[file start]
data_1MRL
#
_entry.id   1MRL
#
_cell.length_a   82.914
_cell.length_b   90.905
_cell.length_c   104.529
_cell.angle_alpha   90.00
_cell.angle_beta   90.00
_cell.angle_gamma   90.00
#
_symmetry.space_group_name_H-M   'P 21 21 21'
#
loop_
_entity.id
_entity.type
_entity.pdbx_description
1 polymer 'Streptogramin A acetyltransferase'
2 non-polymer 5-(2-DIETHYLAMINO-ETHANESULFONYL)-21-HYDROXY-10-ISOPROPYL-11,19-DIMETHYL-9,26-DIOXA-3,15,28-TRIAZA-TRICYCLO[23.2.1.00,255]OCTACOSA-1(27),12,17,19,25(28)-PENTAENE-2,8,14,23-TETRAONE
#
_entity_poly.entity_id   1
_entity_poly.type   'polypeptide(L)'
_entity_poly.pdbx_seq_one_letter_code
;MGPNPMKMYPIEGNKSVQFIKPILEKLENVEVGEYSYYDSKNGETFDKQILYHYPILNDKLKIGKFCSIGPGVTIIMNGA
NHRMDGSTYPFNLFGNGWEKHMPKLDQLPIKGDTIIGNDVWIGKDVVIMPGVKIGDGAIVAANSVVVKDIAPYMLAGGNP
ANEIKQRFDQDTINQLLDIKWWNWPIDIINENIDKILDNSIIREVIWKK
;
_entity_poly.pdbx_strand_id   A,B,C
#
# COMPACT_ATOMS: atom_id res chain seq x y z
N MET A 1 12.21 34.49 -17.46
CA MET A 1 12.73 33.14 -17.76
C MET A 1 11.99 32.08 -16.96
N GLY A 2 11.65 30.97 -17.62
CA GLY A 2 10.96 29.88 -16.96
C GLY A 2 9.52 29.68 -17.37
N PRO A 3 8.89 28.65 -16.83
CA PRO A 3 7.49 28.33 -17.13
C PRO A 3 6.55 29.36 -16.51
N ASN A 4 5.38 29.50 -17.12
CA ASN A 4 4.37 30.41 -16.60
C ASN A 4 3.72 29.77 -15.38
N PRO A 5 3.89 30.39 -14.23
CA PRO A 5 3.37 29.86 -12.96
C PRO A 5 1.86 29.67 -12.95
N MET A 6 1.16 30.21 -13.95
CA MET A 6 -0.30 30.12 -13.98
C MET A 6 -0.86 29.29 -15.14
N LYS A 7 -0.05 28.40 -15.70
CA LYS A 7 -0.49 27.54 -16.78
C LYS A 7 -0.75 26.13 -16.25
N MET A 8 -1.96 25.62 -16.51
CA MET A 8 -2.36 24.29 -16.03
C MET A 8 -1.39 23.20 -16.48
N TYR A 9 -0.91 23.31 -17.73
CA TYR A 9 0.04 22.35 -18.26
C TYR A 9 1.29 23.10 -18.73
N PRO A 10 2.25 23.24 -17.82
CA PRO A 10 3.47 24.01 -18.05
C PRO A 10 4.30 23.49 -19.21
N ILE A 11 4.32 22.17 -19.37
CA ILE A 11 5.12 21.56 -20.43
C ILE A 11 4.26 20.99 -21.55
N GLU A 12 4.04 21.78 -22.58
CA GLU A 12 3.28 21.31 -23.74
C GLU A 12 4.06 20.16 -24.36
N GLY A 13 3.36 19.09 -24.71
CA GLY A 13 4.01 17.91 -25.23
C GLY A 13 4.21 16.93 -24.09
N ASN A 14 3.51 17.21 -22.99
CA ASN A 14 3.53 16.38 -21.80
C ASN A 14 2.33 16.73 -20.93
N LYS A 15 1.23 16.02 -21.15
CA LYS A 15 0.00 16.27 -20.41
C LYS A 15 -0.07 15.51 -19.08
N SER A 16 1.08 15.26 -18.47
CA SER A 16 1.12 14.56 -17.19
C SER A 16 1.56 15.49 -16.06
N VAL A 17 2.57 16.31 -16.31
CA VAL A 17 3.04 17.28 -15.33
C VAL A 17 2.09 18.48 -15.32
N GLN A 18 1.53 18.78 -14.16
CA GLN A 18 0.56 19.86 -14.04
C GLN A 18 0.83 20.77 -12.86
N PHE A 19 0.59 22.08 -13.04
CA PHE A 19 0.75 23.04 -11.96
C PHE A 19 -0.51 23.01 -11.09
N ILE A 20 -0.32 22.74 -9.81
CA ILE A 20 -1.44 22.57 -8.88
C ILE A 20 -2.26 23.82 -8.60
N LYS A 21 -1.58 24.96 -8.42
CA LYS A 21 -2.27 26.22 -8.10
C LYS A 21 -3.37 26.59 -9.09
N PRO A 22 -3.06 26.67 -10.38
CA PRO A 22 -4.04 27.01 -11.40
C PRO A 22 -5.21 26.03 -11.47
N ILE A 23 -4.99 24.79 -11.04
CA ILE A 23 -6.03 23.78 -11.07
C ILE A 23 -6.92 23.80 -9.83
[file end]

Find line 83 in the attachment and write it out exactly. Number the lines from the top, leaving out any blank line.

CA GLN A 18 0.56 19.86 -14.04